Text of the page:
In today’s economy, at almost every airport you go to and every FBO you visit, you will find several aircraft projects that have been started and put on hold or abandoned altogether due to the lack of funds. When a project is delayed this is not good for the customer, the business, or the aircraft. At a typical FBO, just doing annual inspections and routine maintenance is not sufficient to keep the lights burning. A large percentage of the annual income of FBO facilities is generated through major repairs or alterations or rebuild projects.
Small FBOs are generally located at small county or municipal airports and the facilities which are supposed to be maintained by the local government authorities aren’t always getting the support they need. I went to a FAA sponsored flight safety seminar a while back and had a conversation with the FBO operator there about local politics and the lack of support from the local authorities. Apparently the challenges associated with trying to maintain a decent facility and pleasant environment to work in are not geographically sensitive.
Unfortunately the airport facilities seem to be on the bottom of the list as far as the authorities are concerned. It would make sense to me that the local airport should be a big part of having a thriving community. Many local business owners have businesses in other places or live in other places, and use their aircraft for their business travel, not to mention vacationing. You would think that the governing authorities would realize the importance of having a working rest room, a roof that doesn’t leak, or a taxiway that isn’t gravel and full of holes. These items should be considered necessities but frequently don’t make it through the budgeting process.
And, the operators of these facilities frequently aren’t even allowed to do some repairs themselves out of their own pockets. With more stringent environmental concerns, authorities no longer allow operators to wash airplanes or engines at their facilities due to EPA hazardous regulations.
In my opinion, East Texas is a wonderful place to live, especially close to the coast, but it is also very hard on aircraft. One of the things that we do at our facility is corrosion prevention, treatment, and repairs. Aircraft located and maintained in this area require special attention pertaining to corrosion issues because just like humans, they are a product of their environment.
At the last IA seminar I went to there was a representative from Cessna doing a segment on corrosion and its impact on the aging general aviation fleet. The best advice I can offer is nip it in the bud. The best way to prevent corrosion from being a major issue is to do extensive inspections using a flash light and mirror or even a borescope in difficult-to-see places. If you see signs of corrosion, clean and treat the area immediately.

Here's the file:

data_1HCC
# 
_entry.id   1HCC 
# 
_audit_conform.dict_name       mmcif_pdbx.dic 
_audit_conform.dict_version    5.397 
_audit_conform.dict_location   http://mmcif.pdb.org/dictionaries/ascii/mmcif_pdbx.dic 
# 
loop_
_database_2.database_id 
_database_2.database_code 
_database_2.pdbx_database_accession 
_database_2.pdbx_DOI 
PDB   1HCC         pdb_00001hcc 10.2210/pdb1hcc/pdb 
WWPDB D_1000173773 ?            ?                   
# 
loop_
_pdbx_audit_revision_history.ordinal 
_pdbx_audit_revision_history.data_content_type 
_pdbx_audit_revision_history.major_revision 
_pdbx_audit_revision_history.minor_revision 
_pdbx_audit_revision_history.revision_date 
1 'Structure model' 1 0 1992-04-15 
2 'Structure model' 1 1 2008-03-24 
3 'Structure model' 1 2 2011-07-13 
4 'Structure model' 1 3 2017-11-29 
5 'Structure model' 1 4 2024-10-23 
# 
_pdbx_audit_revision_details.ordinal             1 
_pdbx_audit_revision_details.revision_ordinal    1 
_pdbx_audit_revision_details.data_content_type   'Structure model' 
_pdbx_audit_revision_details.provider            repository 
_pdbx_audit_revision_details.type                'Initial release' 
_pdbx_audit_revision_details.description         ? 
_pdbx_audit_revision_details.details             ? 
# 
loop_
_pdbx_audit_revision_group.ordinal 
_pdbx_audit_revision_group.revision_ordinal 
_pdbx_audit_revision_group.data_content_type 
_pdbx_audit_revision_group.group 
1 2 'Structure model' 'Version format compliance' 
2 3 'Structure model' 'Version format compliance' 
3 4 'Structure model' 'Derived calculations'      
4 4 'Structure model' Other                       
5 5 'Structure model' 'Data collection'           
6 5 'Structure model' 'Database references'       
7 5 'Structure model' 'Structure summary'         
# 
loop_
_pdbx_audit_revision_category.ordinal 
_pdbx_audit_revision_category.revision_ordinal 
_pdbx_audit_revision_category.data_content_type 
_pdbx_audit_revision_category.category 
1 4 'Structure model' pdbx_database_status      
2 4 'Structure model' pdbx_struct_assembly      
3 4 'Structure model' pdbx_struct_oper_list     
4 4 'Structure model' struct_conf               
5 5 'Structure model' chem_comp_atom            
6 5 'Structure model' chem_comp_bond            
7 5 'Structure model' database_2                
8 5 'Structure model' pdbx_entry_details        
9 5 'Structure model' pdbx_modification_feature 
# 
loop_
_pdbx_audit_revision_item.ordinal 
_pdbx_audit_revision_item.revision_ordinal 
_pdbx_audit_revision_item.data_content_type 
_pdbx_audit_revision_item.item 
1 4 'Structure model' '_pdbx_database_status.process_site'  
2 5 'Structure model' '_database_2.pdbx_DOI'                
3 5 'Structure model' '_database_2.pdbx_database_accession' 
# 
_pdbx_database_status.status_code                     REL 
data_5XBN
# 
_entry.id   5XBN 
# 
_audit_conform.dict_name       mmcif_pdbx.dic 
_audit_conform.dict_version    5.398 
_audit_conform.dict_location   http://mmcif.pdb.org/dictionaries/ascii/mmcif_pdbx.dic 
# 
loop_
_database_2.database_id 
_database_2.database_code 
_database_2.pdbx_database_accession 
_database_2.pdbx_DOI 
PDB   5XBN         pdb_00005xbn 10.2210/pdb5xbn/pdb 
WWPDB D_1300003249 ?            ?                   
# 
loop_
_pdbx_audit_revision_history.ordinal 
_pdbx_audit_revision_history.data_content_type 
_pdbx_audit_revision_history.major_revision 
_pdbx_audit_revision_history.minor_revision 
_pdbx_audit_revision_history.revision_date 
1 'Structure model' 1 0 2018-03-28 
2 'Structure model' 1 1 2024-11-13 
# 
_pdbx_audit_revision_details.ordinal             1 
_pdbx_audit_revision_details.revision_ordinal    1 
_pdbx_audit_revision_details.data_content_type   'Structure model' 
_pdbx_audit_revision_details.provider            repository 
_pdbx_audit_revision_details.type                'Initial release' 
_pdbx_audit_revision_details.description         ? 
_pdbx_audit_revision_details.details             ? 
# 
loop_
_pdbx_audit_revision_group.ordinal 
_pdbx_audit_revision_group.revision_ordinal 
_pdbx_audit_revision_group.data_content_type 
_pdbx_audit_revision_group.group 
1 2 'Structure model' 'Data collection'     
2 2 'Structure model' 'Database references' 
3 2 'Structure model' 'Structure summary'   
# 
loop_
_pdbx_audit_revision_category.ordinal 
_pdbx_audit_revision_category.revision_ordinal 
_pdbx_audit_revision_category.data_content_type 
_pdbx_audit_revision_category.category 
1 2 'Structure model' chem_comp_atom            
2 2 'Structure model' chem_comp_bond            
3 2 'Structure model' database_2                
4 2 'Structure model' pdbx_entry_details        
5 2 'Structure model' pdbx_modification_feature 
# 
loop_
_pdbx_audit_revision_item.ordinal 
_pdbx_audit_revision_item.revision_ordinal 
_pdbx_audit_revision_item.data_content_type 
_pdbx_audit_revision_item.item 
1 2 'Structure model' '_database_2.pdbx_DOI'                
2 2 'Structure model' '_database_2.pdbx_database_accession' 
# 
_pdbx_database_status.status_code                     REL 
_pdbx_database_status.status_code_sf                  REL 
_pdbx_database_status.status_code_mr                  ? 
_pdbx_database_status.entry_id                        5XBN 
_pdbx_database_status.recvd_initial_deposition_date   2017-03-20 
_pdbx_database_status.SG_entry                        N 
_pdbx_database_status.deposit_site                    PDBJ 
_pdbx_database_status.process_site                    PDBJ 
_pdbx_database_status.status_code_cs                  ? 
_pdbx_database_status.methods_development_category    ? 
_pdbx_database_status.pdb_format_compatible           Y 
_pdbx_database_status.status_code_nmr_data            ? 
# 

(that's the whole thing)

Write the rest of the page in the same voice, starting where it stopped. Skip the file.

In the last year we have disassembled and repaired three Cessna wings for corrosion on the front spars and the leading edges at the lower lap joint, and I have two more in the shop now. Other areas to pay particular attention to are areas with dissimilar metals such as the steel fittings on the aluminum flight controls on Piper aircraft and foam-filled trailing edges on some Cessna controls.
Another trend that I have noticed in the last year is cylinder compression failure on large bore engines. In the past few years there have been several bulletins addressing the issue of low compression on fairly new cylinders and even stated in one bulletin that sometimes a compression reading slightly below the minimum, according to the aircraft maintenance manuals, may still be airworthy.
I just want to say that we have had a larger than normal volume of failed cylinders in the last year and in each case the cylinders were pulled and found to have cracks or wear that was out of limits. Many of these cylinders only had 300 or 400 hours on them. I would encourage anyone who is having issues with engine compression being border-line to consider pulling the cylinder for further investigation.
A great resource
Your local FBO is a great place to work, a great place to take your aircraft, or even a great place to just get advice. I believe the IAs that run these FBOs are the only people you can go to with your general aviation aircraft that can probably repair anything that is broke. They can answer any question that you may have regardless if it is concerning operating, repairing, or regulatory issues. No one can answer every question about every aircraft but the IA will be your best shot.
If you are looking for a career opportunity where you can learn to work on every part of the aircraft and possibly get the training required for your A&P ticket or even your IA endorsement, the FBO is the place to go.
David Boudreaux is currently the owner of Boudreaux Aviation Services, a general aviation FBO located in Orange, TX, at the Orange County Airport.